Best Offseason Pickups: Day Three Draft Picks


With training camps opening this week, the offseason is almost over. And so is our “Best Offseason Pickups” series, with this being the final installment. In Part I, we looked at former head coaches taking on new roles as positional assistants. In Part II, we examined players who left their teams in free agency but stayed within the division. In Part III, we studied the offseason’s most impactful one-year contracts.

Now we wrap things up by breaking down the best Day Three draft picks. These rookies don’t get as much pub as the players picked ahead of them in prime time, but each of the players below has a chance to make a significant impact this season and beyond.

1. OL T.J. Clemmings (Minnesota Vikings, Fourth Round)

Clemmings was originally projected as a first-round pick until he struggled at the Senior Bowl and was diagnosed with a stress fracture in his foot at the NFL Combine. There is still a lot of upside here, though, as Clemmings only spent two seasons on the offensive line after beginning his college career as a defensive tackle. He has excellent strength and good feet for his size (6’5”, 309 lbs.), giving him the ability to play tackle or guard.

Clemmings spent OTAs working at guard and is still a candidate for playing time on the inside. However, the Vikings have since moved him back to tackle, where he will serve as the primary backup behind LT Matt Kalil and RT Phil Loadholt. Given how poorly Kalil played last season, it may be only a matter of time until Clemmings cracks the starting lineup.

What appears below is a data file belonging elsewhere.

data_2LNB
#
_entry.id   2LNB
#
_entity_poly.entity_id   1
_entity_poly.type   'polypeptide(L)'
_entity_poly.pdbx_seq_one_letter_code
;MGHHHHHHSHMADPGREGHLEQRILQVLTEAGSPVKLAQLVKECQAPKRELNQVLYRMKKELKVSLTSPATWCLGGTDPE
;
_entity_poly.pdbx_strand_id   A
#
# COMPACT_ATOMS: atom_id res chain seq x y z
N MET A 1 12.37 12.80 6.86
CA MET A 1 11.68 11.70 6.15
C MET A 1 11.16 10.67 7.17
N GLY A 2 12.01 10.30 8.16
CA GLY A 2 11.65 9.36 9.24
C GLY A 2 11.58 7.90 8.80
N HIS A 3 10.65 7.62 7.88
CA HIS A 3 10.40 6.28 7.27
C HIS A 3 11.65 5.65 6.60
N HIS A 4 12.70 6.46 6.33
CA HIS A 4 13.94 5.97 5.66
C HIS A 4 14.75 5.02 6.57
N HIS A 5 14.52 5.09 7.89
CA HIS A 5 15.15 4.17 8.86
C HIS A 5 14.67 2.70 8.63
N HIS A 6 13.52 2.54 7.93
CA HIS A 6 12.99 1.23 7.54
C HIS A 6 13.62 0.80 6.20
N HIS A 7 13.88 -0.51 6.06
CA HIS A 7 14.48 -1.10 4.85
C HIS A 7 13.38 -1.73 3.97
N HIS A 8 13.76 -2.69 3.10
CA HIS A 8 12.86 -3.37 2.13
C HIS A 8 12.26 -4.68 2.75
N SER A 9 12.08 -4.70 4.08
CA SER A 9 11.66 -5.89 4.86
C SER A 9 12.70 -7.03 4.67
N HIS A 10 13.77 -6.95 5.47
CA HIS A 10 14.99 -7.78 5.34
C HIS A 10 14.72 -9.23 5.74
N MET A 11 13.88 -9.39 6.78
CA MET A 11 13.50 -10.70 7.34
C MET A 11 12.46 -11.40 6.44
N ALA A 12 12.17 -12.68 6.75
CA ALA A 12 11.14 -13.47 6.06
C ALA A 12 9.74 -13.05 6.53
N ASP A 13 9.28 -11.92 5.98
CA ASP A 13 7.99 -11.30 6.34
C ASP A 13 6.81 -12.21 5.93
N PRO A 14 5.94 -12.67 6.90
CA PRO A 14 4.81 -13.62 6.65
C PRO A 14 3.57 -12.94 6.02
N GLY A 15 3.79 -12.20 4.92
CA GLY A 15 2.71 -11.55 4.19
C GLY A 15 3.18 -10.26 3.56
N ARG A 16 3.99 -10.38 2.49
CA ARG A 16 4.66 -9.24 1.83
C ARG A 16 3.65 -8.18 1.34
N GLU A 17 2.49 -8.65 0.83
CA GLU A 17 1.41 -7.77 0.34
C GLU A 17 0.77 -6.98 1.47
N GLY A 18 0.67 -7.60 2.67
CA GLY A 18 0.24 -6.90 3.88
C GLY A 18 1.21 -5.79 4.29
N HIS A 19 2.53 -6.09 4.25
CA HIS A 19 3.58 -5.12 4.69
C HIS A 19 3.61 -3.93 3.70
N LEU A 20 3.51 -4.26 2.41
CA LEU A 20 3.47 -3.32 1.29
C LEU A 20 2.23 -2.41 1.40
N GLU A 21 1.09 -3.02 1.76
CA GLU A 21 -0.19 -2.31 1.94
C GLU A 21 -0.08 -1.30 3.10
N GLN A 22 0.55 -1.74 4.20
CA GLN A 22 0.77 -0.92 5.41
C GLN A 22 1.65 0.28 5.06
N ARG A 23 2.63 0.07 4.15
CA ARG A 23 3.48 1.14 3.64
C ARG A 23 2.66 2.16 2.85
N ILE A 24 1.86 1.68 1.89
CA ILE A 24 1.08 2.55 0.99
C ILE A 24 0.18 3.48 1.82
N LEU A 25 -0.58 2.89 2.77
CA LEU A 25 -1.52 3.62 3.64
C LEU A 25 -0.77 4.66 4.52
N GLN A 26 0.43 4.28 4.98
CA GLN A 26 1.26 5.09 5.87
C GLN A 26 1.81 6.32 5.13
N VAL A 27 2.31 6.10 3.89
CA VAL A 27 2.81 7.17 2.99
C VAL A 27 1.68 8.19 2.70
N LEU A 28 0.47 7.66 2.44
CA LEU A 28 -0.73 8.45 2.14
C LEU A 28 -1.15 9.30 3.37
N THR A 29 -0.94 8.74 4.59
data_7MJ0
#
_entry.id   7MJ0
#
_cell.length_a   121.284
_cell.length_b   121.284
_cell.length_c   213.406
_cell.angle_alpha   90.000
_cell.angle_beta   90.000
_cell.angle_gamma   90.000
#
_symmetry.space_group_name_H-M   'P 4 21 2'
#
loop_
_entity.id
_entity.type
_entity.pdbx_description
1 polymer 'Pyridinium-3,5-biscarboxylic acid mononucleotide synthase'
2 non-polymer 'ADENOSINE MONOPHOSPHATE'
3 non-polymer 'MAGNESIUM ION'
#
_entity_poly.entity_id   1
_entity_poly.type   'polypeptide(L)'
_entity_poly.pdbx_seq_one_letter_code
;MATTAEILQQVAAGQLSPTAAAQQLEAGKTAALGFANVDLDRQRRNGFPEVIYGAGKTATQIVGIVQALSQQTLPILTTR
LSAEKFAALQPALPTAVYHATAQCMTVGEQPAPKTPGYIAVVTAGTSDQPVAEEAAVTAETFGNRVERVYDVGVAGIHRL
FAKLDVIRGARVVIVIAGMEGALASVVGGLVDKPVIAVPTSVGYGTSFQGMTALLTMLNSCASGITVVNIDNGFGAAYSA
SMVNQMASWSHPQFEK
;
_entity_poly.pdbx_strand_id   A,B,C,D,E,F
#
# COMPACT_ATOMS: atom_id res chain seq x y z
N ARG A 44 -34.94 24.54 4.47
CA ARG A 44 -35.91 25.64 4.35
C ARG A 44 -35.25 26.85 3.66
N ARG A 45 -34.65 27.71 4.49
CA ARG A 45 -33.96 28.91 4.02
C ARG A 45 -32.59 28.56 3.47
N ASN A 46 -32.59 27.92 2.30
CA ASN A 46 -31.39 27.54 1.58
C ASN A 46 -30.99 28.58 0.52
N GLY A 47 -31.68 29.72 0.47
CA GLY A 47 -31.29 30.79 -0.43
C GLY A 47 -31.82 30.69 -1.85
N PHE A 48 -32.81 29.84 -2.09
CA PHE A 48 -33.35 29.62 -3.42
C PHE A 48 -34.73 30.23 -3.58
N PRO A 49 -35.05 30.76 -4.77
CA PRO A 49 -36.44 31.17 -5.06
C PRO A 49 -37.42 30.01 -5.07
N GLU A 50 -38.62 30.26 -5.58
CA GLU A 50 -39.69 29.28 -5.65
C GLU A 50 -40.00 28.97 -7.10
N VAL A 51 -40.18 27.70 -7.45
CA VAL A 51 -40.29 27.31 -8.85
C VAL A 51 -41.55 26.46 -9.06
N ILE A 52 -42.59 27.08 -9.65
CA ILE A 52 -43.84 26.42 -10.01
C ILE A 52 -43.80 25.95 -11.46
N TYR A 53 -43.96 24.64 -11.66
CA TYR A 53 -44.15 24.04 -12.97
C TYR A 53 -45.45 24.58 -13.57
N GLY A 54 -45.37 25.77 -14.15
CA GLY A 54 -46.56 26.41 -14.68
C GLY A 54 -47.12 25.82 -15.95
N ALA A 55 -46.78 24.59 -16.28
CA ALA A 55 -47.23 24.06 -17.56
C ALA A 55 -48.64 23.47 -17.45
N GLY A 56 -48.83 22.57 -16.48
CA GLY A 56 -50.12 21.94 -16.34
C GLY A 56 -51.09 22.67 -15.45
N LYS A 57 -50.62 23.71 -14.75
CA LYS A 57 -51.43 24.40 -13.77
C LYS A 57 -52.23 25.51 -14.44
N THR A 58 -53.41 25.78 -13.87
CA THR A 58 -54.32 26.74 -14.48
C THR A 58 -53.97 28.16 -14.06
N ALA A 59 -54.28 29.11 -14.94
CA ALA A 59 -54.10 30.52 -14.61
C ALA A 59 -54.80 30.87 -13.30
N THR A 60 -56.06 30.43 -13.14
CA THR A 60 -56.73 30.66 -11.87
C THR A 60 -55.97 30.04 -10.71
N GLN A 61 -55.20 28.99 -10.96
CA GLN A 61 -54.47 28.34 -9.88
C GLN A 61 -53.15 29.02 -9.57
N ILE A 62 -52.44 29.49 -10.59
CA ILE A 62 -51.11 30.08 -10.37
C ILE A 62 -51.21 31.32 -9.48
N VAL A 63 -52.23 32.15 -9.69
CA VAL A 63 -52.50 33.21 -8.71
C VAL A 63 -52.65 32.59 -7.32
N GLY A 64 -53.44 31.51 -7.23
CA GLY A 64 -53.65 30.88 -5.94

“He’s another young, developing offensive lineman that has an awful lot of good skills,” said Vikings head coach Mike Zimmer. “He didn’t even know he was hurt, and I don’t think he is hurt.”

2. WR Vince Mayle (Cleveland Browns, Fourth Round) 

The Browns are hurting for pass catchers, especially after losing Josh Gordon (suspension) and Jordan Cameron (free agency). But they found great value in Mayle, who last season caught 106 passes for 1,483 yards and nine touchdowns. Many were quick to dismiss those numbers as a product of Mike Leach’s spread offense, but the skills Mayle displayed while posting those numbers — good size, consistent hands, rapid acceleration, precise routes — all translate to the pro level.

Mayle (6’2, 224 lbs.) has been studying game film of other big, physical receivers and is trying to incorporate aspects of their game into his own.

“I watch Demaryius Thomas and Andre Johnson a lot,” Mayle told Football Insiders earlier this offseason. “[Andre] plays full speed in his routes and never changes his gears. He catches the ball, he attacks it, and he gets upfield after he catches the ball. And he’s physical. He’s a physical blocker and that’s something I want to add to my game.”

3. DE Marcus Hardison (Cincinnati Bengals, Fourth Round) 

The Bengals finished with the fewest sacks in the league in 2014 … that won’t happen again this season. One reason for that is the addition of Hardison, a tenacious interior pass rusher who posted 10 sacks and 15 TFLs as a senior at Arizona State. Although he leaves something to be desired in run defense, he is the ideal fit as a three-technique tackle in Paul Guenther’s defense.